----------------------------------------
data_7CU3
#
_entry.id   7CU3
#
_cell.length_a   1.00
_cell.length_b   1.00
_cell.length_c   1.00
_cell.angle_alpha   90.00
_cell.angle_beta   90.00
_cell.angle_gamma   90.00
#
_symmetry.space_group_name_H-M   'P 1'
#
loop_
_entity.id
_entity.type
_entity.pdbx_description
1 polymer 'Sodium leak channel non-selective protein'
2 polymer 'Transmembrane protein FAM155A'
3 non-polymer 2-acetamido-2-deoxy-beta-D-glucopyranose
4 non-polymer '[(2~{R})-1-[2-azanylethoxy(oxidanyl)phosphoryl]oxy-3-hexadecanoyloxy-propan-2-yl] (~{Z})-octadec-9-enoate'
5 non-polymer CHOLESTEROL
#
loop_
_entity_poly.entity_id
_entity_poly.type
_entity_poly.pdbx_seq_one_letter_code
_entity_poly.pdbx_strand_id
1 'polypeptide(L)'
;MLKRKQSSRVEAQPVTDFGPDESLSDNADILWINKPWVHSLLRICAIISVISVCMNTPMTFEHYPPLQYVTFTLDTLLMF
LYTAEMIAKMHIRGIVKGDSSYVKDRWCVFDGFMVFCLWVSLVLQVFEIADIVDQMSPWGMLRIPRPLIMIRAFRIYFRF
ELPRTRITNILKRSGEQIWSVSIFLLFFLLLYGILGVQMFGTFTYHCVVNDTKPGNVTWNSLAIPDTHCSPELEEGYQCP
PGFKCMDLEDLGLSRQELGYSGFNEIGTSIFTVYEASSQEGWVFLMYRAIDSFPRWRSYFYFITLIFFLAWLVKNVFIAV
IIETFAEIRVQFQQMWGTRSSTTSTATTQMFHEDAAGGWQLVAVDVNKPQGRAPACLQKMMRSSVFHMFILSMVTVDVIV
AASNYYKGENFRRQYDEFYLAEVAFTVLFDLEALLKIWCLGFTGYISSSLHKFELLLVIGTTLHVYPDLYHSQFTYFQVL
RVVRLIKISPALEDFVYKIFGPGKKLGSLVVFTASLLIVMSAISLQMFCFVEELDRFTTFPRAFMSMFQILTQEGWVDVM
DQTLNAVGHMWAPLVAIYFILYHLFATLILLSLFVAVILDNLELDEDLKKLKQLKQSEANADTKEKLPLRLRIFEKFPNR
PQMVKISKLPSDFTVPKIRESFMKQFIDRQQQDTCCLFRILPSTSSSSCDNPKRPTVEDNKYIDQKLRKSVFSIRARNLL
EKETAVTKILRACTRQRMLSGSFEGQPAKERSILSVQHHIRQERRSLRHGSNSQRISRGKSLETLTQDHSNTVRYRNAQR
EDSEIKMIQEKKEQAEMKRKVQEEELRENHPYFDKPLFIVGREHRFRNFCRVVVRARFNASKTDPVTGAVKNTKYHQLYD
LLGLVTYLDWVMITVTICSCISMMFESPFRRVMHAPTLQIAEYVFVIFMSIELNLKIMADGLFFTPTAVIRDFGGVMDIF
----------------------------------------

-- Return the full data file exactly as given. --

data_7CU3
#
_entry.id   7CU3
#
_cell.length_a   1.00
_cell.length_b   1.00
_cell.length_c   1.00
_cell.angle_alpha   90.00
_cell.angle_beta   90.00
_cell.angle_gamma   90.00
#
_symmetry.space_group_name_H-M   'P 1'
#
loop_
_entity.id
_entity.type
_entity.pdbx_description
1 polymer 'Sodium leak channel non-selective protein'
2 polymer 'Transmembrane protein FAM155A'
3 non-polymer 2-acetamido-2-deoxy-beta-D-glucopyranose
4 non-polymer '[(2~{R})-1-[2-azanylethoxy(oxidanyl)phosphoryl]oxy-3-hexadecanoyloxy-propan-2-yl] (~{Z})-octadec-9-enoate'
5 non-polymer CHOLESTEROL
#
loop_
_entity_poly.entity_id
_entity_poly.type
_entity_poly.pdbx_seq_one_letter_code
_entity_poly.pdbx_strand_id
1 'polypeptide(L)'
;MLKRKQSSRVEAQPVTDFGPDESLSDNADILWINKPWVHSLLRICAIISVISVCMNTPMTFEHYPPLQYVTFTLDTLLMF
LYTAEMIAKMHIRGIVKGDSSYVKDRWCVFDGFMVFCLWVSLVLQVFEIADIVDQMSPWGMLRIPRPLIMIRAFRIYFRF
ELPRTRITNILKRSGEQIWSVSIFLLFFLLLYGILGVQMFGTFTYHCVVNDTKPGNVTWNSLAIPDTHCSPELEEGYQCP
PGFKCMDLEDLGLSRQELGYSGFNEIGTSIFTVYEASSQEGWVFLMYRAIDSFPRWRSYFYFITLIFFLAWLVKNVFIAV
IIETFAEIRVQFQQMWGTRSSTTSTATTQMFHEDAAGGWQLVAVDVNKPQGRAPACLQKMMRSSVFHMFILSMVTVDVIV
AASNYYKGENFRRQYDEFYLAEVAFTVLFDLEALLKIWCLGFTGYISSSLHKFELLLVIGTTLHVYPDLYHSQFTYFQVL
RVVRLIKISPALEDFVYKIFGPGKKLGSLVVFTASLLIVMSAISLQMFCFVEELDRFTTFPRAFMSMFQILTQEGWVDVM
DQTLNAVGHMWAPLVAIYFILYHLFATLILLSLFVAVILDNLELDEDLKKLKQLKQSEANADTKEKLPLRLRIFEKFPNR
PQMVKISKLPSDFTVPKIRESFMKQFIDRQQQDTCCLFRILPSTSSSSCDNPKRPTVEDNKYIDQKLRKSVFSIRARNLL
EKETAVTKILRACTRQRMLSGSFEGQPAKERSILSVQHHIRQERRSLRHGSNSQRISRGKSLETLTQDHSNTVRYRNAQR
EDSEIKMIQEKKEQAEMKRKVQEEELRENHPYFDKPLFIVGREHRFRNFCRVVVRARFNASKTDPVTGAVKNTKYHQLYD
LLGLVTYLDWVMITVTICSCISMMFESPFRRVMHAPTLQIAEYVFVIFMSIELNLKIMADGLFFTPTAVIRDFGGVMDIF